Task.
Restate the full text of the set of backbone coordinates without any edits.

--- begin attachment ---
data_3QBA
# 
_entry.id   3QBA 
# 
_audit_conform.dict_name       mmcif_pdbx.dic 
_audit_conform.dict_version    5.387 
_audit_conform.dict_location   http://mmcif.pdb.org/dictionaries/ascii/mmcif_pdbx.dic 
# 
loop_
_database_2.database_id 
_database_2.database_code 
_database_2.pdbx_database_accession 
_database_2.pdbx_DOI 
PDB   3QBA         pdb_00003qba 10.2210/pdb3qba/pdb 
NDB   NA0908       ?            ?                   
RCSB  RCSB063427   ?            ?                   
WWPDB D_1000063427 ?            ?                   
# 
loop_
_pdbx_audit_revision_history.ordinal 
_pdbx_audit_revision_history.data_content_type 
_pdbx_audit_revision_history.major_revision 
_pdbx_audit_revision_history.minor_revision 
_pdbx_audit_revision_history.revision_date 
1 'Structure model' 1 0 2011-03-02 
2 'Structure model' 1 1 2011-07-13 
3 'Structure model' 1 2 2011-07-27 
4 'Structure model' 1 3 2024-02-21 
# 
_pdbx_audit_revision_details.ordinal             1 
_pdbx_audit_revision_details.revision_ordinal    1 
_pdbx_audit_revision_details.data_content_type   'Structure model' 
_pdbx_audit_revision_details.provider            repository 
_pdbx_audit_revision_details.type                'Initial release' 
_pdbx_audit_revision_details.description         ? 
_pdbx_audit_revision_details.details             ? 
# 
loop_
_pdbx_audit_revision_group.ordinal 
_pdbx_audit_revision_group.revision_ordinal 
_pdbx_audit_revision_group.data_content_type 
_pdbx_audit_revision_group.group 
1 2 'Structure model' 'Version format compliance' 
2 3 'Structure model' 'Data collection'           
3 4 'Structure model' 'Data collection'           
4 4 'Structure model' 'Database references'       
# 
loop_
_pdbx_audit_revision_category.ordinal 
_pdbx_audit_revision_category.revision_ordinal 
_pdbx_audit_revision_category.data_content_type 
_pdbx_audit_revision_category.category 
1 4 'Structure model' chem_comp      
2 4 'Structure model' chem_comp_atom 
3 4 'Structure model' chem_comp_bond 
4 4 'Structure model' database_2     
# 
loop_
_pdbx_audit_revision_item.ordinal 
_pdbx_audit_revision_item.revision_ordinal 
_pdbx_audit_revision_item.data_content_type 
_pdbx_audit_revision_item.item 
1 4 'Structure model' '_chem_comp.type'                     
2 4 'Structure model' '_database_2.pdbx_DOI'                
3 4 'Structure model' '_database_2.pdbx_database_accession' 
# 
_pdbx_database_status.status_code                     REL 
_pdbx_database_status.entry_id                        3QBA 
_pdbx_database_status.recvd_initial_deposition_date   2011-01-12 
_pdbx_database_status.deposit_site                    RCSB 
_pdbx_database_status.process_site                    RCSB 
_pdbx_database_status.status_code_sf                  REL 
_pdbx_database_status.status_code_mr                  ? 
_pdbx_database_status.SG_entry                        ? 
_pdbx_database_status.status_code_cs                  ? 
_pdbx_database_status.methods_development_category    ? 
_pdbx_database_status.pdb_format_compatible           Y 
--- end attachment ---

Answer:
data_3QBA
# 
_entry.id   3QBA 
# 
_audit_conform.dict_name       mmcif_pdbx.dic 
_audit_conform.dict_version    5.387 
_audit_conform.dict_location   http://mmcif.pdb.org/dictionaries/ascii/mmcif_pdbx.dic 
# 
loop_
_database_2.database_id 
_database_2.database_code 
_database_2.pdbx_database_accession 
_database_2.pdbx_DOI 
PDB   3QBA         pdb_00003qba 10.2210/pdb3qba/pdb 
NDB   NA0908       ?            ?                   
RCSB  RCSB063427   ?            ?                   
WWPDB D_1000063427 ?            ?                   
# 
loop_
_pdbx_audit_revision_history.ordinal 
_pdbx_audit_revision_history.data_content_type 
_pdbx_audit_revision_history.major_revision 
_pdbx_audit_revision_history.minor_revision 
_pdbx_audit_revision_history.revision_date 
1 'Structure model' 1 0 2011-03-02 
2 'Structure model' 1 1 2011-07-13 
3 'Structure model' 1 2 2011-07-27 
4 'Structure model' 1 3 2024-02-21 
# 
_pdbx_audit_revision_details.ordinal             1 
_pdbx_audit_revision_details.revision_ordinal    1 
_pdbx_audit_revision_details.data_content_type   'Structure model' 
_pdbx_audit_revision_details.provider            repository 
_pdbx_audit_revision_details.type                'Initial release' 
_pdbx_audit_revision_details.description         ? 
_pdbx_audit_revision_details.details             ? 
# 
loop_
_pdbx_audit_revision_group.ordinal 
_pdbx_audit_revision_group.revision_ordinal 
_pdbx_audit_revision_group.data_content_type 
_pdbx_audit_revision_group.group 
1 2 'Structure model' 'Version format compliance' 
2 3 'Structure model' 'Data collection'           
3 4 'Structure model' 'Data collection'           
4 4 'Structure model' 'Database references'       
# 
loop_
_pdbx_audit_revision_category.ordinal 
_pdbx_audit_revision_category.revision_ordinal 
_pdbx_audit_revision_category.data_content_type 
_pdbx_audit_revision_category.category 
1 4 'Structure model' chem_comp      
2 4 'Structure model' chem_comp_atom 
3 4 'Structure model' chem_comp_bond 
4 4 'Structure model' database_2     
# 
loop_
_pdbx_audit_revision_item.ordinal 
_pdbx_audit_revision_item.revision_ordinal 
_pdbx_audit_revision_item.data_content_type 
_pdbx_audit_revision_item.item 
1 4 'Structure model' '_chem_comp.type'                     
2 4 'Structure model' '_database_2.pdbx_DOI'                
3 4 'Structure model' '_database_2.pdbx_database_accession' 
# 
_pdbx_database_status.status_code                     REL 
_pdbx_database_status.entry_id                        3QBA 
_pdbx_database_status.recvd_initial_deposition_date   2011-01-12 
_pdbx_database_status.deposit_site                    RCSB 
_pdbx_database_status.process_site                    RCSB 
_pdbx_database_status.status_code_sf                  REL 
_pdbx_database_status.status_code_mr                  ? 
_pdbx_database_status.SG_entry                        ? 
_pdbx_database_status.status_code_cs                  ? 
_pdbx_database_status.methods_development_category    ? 
_pdbx_database_status.pdb_format_compatible           Y 